We currently use a Lexicon processor with Rotel amps. Both of the AVR's listed above will do a wonderful job for you. My only suggestion to you would be... take your time, because you will have to live with whatever you buy for many years, therefore, go and audition as many different pieces of equipment as you can before YOU make up your mind what sounds best to YOU. As you audition equipment, I would recommend you take your own DVD with you. This way you can really compare how each set-up plays the same DVD.
    Some of the PIXAR DVD's are great demo disc: ie: Toy Story, Finding Nemo...

    Have fun... take your time...

    Ron AZ
     
  18. Tom D

    Tom D Stunt Coordinator

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    Hello all, although I agree completely with listening to all types of equipment with your own source material - I would advise that you bring a piece home and listen in your own home for several days - allow for the novelty to wear off and then evalute one component against the other - you may be surprised at what you hear (or dont hear). Good retailers will allow you an in home demonstration.

    Regards, Tom
     
  19. Robert_Gaither

    Robert_Gaither Screenwriter

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    I'll third Alan's suggestion, the 3805 should be more than adequate until you get a dedicated room and just buy either a good 2, 3, or 5 channel amp. I'd advise to throw the lump sum of the money into an excellent amp and would suggest to get the Earthquake which can usually be purchased at a decent price on ebay (you might have to update your rack due to it's weight though but wold be worth it).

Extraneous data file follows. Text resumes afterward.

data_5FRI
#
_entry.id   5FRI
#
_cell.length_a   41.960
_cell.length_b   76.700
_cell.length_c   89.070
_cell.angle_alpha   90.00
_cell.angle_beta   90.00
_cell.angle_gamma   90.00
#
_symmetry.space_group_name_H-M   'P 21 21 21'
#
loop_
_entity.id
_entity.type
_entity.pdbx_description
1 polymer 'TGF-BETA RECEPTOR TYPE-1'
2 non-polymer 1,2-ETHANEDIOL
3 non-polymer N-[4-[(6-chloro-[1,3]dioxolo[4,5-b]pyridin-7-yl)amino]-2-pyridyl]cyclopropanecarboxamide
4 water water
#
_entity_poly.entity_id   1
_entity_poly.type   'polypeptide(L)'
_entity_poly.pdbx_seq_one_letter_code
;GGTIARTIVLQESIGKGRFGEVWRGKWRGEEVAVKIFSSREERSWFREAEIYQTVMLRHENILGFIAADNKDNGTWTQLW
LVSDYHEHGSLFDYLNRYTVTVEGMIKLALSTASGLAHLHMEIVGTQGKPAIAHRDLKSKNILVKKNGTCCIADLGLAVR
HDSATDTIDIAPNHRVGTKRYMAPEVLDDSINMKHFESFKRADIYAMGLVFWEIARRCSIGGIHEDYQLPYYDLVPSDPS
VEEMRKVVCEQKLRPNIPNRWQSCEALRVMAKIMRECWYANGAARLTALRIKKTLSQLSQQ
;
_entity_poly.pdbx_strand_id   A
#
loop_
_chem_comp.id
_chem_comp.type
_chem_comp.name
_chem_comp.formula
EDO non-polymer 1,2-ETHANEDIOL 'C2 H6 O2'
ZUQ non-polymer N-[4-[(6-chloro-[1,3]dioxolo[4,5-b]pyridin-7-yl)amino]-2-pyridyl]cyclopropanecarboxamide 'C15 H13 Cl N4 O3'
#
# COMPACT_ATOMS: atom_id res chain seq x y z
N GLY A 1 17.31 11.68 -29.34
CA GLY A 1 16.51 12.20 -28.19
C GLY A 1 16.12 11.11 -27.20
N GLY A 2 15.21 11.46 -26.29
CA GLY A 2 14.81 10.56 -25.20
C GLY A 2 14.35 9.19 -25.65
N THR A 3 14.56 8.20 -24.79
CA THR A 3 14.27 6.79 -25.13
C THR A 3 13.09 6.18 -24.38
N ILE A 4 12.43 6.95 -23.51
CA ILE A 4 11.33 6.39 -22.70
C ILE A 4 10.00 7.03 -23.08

20. mindy_c

    mindy_c Stunt Coordinator

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    Well, after reading reviews and taking a listen to several products I have narrowed my choices down to a few. I got a chance to listen to some b&k gear at one of our smaller local shops. I really liked what I heard, and the pieces looked outstanding. At a different store I got a chance to take a look at the 5805. I really like the things Im hearing about the auto-eq. All the reviews for this piece are excellent. I like the idea of seperates, but getting similar performance from an all inclusive package is very attrative to say the least. My husband loves it, I thing its mostly because of its sheer size. Kind of like a "my receivers bigger than yours" kind of thing. Just kiding. But really he likes the idea of being able to use it now and then when we get our dedicated room we can transfer it there and take advantage of its other channels.